3. In long-term scenarios, climate change will influence the global water cycle as well, which will result in an intensification of changes in the cycle as well as monsoon-cycles and occurrence of aridity and precipitation events. Most affected are monsoon-regions (e.g. South and Southeast Asia) and those, in which weather strongly correlates with the seasons.
  4. The higher the CO2 emissions the less effective the carbon sinks (i.e. natural storage of carbon, e.g. in forests). This will lead to a higher CO2 concentration in the atmosphere, which cannot be processed and stored anymore. This effect is reinforced by existing cities and continuous urbanisation.
  5. Many climate processes will need decades to centuries to fully recover. Most affected are the oceans: The acidification, loss of oxygen and rising sea level will most likely worsen until the end of the 21st century. Snow in the mountains and glaciers will continue to melt, mostly in the region of Greenland. The scientist even assume a complete loss of the ice of Greenland.

Fig. 3: Cities facilitate our lives, but eventually lead to a worsening in air quality, photo: FotoRabe/Pixabay

Conclusions and Suggestions

On the basis of the aforementioned findings, the report contains continuative considerations and suggestions for policymakers for establishing a climate friendly future scenario:

  1. Next to anthropogenic influences natural events are important to consider. They can influence changes in climate induced by humans on a regional scale (e.g. enhance those changes). Such circumstances have to be included into the planning of (political) changes.
  2. Events, that were considered unlikely until this day, e.g. the total loss of the ice sheets, abrupt disruption of the ocean currents and regional extreme events, will be more likely with rising surface temperature and GHG emissions. This should be included in political planning as well. Additionally, a massive loss of the still remaining Antarctic ice and extensive forests cannot be excluded.
  3. The net CO2 emission must become near zero, which also applies for other greenhouse gases, e.g. methane. This finding supports the findings of the IPCC-report AR5. There is a clear connection between anthropogenic CO2 emissions and global warming. The net CO2 emission must be reduced to near zero to stabilise global surface temperature.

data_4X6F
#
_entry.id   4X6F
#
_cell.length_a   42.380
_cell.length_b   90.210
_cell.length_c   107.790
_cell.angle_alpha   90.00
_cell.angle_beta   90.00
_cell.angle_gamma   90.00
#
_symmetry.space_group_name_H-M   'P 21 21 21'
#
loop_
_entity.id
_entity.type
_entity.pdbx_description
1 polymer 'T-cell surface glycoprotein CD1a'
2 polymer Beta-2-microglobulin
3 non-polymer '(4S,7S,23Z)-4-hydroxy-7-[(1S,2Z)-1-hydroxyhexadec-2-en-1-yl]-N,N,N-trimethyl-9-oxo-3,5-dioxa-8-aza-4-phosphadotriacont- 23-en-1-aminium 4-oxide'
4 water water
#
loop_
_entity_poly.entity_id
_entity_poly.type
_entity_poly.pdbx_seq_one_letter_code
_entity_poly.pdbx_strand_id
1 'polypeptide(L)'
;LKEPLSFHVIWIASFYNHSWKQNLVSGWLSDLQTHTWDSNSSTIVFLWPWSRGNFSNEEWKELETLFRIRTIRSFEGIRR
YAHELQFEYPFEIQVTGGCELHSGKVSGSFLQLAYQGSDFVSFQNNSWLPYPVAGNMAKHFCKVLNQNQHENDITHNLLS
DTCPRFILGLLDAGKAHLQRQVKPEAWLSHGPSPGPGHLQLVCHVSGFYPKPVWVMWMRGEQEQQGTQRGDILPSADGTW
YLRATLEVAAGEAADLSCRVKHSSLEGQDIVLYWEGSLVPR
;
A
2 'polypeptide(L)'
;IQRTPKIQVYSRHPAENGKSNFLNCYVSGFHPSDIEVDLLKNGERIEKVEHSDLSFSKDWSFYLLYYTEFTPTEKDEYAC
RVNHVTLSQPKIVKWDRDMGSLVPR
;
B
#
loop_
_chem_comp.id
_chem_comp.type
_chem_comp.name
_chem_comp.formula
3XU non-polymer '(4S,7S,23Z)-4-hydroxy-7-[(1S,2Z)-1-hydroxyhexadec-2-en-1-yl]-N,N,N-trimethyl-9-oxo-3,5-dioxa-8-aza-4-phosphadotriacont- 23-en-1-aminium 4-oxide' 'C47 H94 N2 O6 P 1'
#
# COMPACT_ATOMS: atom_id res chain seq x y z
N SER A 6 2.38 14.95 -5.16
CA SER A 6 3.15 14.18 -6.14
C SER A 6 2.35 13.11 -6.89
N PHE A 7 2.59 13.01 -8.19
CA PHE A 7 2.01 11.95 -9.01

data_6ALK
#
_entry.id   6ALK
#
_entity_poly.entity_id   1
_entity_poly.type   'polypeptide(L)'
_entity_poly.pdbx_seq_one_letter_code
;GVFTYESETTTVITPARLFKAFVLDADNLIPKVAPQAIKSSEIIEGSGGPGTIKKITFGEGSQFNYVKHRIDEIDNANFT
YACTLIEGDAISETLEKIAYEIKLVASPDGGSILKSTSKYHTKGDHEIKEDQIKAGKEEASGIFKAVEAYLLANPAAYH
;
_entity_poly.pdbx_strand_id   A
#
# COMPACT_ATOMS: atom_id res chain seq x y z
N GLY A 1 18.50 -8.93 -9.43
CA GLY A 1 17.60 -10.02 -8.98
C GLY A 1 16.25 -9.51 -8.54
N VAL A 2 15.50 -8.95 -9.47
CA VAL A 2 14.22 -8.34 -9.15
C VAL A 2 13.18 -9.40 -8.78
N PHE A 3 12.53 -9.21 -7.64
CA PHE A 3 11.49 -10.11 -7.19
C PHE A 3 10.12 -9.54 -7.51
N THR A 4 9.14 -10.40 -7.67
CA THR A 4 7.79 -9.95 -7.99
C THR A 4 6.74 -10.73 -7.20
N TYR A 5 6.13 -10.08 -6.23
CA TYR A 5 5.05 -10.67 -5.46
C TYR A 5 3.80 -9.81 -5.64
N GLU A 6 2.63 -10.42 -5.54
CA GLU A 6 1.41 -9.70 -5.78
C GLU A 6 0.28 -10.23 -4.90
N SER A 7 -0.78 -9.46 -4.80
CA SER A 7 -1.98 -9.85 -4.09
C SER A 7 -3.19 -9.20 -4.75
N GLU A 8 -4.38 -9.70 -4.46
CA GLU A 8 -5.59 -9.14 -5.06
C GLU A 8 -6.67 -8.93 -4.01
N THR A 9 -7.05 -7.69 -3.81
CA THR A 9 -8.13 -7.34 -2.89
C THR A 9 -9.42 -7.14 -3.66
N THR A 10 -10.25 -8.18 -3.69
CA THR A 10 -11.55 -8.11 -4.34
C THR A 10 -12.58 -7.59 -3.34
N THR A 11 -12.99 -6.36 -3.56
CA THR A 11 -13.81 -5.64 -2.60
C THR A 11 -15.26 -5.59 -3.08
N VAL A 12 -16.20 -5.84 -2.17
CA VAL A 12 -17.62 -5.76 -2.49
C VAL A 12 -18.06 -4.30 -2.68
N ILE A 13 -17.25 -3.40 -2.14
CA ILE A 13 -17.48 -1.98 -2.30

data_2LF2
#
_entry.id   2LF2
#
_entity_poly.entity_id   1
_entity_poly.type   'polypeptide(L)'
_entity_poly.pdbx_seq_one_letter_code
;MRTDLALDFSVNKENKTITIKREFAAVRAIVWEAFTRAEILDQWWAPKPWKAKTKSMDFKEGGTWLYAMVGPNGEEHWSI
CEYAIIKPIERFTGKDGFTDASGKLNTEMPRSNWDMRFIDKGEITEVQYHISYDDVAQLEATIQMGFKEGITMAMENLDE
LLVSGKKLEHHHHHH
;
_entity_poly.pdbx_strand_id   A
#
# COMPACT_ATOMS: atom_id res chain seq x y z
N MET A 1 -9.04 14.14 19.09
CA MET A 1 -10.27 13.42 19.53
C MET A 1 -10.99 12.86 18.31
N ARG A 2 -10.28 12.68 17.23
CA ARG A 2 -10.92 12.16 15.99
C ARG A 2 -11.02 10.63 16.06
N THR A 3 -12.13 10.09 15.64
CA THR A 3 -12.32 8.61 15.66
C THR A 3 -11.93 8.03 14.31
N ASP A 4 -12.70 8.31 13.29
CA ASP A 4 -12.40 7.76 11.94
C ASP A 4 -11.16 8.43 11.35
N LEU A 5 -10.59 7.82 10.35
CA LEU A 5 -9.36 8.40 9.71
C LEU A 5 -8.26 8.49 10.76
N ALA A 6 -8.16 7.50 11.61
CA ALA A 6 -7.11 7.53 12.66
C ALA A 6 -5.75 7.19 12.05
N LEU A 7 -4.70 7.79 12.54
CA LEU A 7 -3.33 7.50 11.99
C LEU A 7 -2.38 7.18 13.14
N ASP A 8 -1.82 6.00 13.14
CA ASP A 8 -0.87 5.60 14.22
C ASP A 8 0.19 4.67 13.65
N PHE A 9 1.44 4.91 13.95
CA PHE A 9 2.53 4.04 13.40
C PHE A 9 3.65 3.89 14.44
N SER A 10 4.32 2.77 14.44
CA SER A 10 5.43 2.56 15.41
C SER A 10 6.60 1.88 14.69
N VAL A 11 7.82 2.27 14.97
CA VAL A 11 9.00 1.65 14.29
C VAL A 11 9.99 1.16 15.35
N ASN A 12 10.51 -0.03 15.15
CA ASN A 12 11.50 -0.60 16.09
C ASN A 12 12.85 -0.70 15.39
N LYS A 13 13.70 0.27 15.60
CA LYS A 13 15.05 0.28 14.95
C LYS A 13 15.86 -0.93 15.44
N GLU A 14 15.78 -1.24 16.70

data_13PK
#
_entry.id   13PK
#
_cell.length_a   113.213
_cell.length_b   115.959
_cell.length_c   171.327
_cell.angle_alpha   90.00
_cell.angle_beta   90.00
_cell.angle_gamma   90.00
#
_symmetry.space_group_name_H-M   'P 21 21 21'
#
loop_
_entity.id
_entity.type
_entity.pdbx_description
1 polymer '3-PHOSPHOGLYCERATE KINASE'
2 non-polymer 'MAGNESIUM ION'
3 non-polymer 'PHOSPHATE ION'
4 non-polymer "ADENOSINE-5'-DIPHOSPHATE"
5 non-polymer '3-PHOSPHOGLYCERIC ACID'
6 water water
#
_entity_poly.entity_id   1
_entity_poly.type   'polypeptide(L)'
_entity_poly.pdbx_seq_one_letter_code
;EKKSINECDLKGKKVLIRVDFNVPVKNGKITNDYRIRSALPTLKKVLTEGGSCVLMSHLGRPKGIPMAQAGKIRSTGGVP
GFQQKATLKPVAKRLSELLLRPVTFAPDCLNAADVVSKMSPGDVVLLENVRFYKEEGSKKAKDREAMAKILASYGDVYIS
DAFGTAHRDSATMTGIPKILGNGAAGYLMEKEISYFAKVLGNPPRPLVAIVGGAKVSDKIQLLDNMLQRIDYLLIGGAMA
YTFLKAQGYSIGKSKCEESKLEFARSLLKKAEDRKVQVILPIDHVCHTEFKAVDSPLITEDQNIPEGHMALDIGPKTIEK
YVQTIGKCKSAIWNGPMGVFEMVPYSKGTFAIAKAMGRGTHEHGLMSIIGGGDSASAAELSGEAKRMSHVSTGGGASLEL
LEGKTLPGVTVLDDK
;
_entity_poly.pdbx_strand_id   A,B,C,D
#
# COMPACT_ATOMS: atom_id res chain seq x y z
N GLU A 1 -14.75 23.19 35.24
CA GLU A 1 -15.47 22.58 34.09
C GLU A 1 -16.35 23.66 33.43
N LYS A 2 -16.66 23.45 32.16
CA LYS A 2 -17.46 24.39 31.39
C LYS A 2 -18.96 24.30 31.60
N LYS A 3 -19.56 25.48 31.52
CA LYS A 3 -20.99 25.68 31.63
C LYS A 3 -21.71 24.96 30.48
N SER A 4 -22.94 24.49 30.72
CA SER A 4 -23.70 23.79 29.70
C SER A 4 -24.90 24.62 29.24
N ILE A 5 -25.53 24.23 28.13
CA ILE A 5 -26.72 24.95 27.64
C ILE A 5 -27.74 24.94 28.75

4. There should be more methods developed for reducing or storing atmospheric CO2 (so-called CDRs = CO2 removals). With the help of such methods, the acidification of the oceans could be completely inverted, however, it has to be mentioned that such processes will continue to worsen over the next decades (see above).
  5. If the GHG emission will be kept low, the air quality will improve from 2040 on, even in regions, in which the air quality is very poor. In regions, in which air quality is still good, the quality can even improve remarkably until 2040.

You can find a complete version of the Summary for Policymakers down below. The figures are easy to understand and complement the present summary of the report visually.

Reference to Research in Bremen and Future IPCC-Reports

The Working Group II will publish their evaluation about climate change in February 2022, presumably. Member of the Working Group II are the scientists of the Alfred-Wegener-Institute. Co-president of the WG II is Prof. Dr. Hans-Otto Pörtner, who teaches seminars at the University of Bremen in the field of marine biology. The report of the WG II will summarise the global and regional consequences of climate change on ecosystems, biodiversity as well as human cultures.

The report of the Working Group III will follow in March 2022, presumably.

Key Findings of the Report “Climate Change 2022” (02/27/2022)

An additional document to the report mentioned above was published by the Working Group II on 02/27/2022. Find the most important information here:

  1. More than 3.3 billion people are now living in regions that are affected by climate change. One can find strong local differences.
  2. The threats caused by climate change have worsened since the last IPCC reports. The prognoses made by the IPCC appeared to be true in most cases, however, they became reality much earlier than expected.
  3. Adaptions to climate change are limited. By that, the WG II does not only mean natural adaptation to an environment, but also technical and financial adaptation of humans. The stronger the effects of climate change the harder to go against it with modern technology and money. Regions, that are poor already, are affected the most.

Substantially, the report shows that climate change is indeed very complex and does not only affect natural ecosystems, but also human systems.

It is important to understand that climate change is a dynamic process: There won´t be a point, where it will be “worst”. Even though, we may reach the goal of global warming increasing by 1,5 degree Celsius, the effects will be very high already. However, the more we fail to reach that goal, the stronger the effects become and the harder it will be to fight against it.

More information about the report can be found under “links” (see following).



The Podcast „The Climate Pod summarises the report in a conversation with one of the lead authors Dr. Ed Hawkins (Episode Road To COP26: The IPCC´s New Report “Climate Change 2021: The Physical Science Basis” (w/ Dr. Ed Hawkins)) (9th of August 2021)

We also recommend the IPCC´s interactive atlas, with which one can simulate different climate scenarios and consequences.


Official website of the IPCC:


Sixth Assessment Report 2021 (AR6), Summary for Policymakers

All figures mentioned in the text can be found in this version


Report “Climate Change 2022” from 02/27/2022, Summary for Policymakers


Website of the IPCC bureau of the Alfred-Wegener-Institute